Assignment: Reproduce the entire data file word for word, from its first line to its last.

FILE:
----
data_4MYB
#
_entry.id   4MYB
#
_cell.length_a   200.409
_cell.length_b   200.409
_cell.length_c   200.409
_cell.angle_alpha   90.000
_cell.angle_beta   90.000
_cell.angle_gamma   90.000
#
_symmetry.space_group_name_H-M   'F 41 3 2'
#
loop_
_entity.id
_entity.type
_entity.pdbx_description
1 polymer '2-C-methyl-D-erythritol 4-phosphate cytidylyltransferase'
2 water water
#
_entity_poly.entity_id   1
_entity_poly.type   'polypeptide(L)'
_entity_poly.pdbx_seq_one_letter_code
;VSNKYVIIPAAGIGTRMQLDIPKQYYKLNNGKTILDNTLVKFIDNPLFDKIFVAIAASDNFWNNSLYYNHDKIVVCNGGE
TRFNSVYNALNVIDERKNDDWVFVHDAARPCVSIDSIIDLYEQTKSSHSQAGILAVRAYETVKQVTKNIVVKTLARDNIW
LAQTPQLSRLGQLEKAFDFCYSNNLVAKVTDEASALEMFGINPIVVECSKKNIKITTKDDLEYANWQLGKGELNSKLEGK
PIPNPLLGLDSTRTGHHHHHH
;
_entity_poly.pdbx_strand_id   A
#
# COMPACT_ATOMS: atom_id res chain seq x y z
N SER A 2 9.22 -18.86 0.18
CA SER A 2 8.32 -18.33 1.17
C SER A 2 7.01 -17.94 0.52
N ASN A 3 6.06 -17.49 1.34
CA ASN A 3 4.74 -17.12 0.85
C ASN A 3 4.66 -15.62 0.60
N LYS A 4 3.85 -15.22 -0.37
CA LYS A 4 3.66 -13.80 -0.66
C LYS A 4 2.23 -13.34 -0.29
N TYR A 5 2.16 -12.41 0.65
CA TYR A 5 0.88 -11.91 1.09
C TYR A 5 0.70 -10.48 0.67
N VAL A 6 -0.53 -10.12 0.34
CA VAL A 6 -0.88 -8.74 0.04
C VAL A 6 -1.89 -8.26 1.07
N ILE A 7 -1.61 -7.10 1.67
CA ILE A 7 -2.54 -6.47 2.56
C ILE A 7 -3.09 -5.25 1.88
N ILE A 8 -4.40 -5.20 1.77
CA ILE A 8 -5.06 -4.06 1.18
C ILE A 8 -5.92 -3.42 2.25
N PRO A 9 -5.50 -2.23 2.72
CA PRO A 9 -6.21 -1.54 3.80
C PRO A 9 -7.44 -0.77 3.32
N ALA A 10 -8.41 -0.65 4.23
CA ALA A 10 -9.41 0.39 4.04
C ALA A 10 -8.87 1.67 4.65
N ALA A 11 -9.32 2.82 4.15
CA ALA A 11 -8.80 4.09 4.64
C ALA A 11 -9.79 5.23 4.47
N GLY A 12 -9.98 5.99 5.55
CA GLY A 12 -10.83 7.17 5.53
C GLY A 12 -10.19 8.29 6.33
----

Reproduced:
data_4MYB
#
_entry.id   4MYB
#
_cell.length_a   200.409
_cell.length_b   200.409
_cell.length_c   200.409
_cell.angle_alpha   90.000
_cell.angle_beta   90.000
_cell.angle_gamma   90.000
#
_symmetry.space_group_name_H-M   'F 41 3 2'
#
loop_
_entity.id
_entity.type
_entity.pdbx_description
1 polymer '2-C-methyl-D-erythritol 4-phosphate cytidylyltransferase'
2 water water
#
_entity_poly.entity_id   1
_entity_poly.type   'polypeptide(L)'
_entity_poly.pdbx_seq_one_letter_code
;VSNKYVIIPAAGIGTRMQLDIPKQYYKLNNGKTILDNTLVKFIDNPLFDKIFVAIAASDNFWNNSLYYNHDKIVVCNGGE
TRFNSVYNALNVIDERKNDDWVFVHDAARPCVSIDSIIDLYEQTKSSHSQAGILAVRAYETVKQVTKNIVVKTLARDNIW
LAQTPQLSRLGQLEKAFDFCYSNNLVAKVTDEASALEMFGINPIVVECSKKNIKITTKDDLEYANWQLGKGELNSKLEGK
PIPNPLLGLDSTRTGHHHHHH
;
_entity_poly.pdbx_strand_id   A
#
# COMPACT_ATOMS: atom_id res chain seq x y z
N SER A 2 9.22 -18.86 0.18
CA SER A 2 8.32 -18.33 1.17
C SER A 2 7.01 -17.94 0.52
N ASN A 3 6.06 -17.49 1.34
CA ASN A 3 4.74 -17.12 0.85
C ASN A 3 4.66 -15.62 0.60
N LYS A 4 3.85 -15.22 -0.37
CA LYS A 4 3.66 -13.80 -0.66
C LYS A 4 2.23 -13.34 -0.29
N TYR A 5 2.16 -12.41 0.65
CA TYR A 5 0.88 -11.91 1.09
C TYR A 5 0.70 -10.48 0.67
N VAL A 6 -0.53 -10.12 0.34
CA VAL A 6 -0.88 -8.74 0.04
C VAL A 6 -1.89 -8.26 1.07
N ILE A 7 -1.61 -7.10 1.67
CA ILE A 7 -2.54 -6.47 2.56
C ILE A 7 -3.09 -5.25 1.88
N ILE A 8 -4.40 -5.20 1.77
CA ILE A 8 -5.06 -4.06 1.18
C ILE A 8 -5.92 -3.42 2.25
N PRO A 9 -5.50 -2.23 2.72
CA PRO A 9 -6.21 -1.54 3.80
C PRO A 9 -7.44 -0.77 3.32
N ALA A 10 -8.41 -0.65 4.23
CA ALA A 10 -9.41 0.39 4.04
C ALA A 10 -8.87 1.67 4.65
N ALA A 11 -9.32 2.82 4.15
CA ALA A 11 -8.80 4.09 4.64
C ALA A 11 -9.79 5.23 4.47
N GLY A 12 -9.98 5.99 5.55
CA GLY A 12 -10.83 7.17 5.53
C GLY A 12 -10.19 8.29 6.33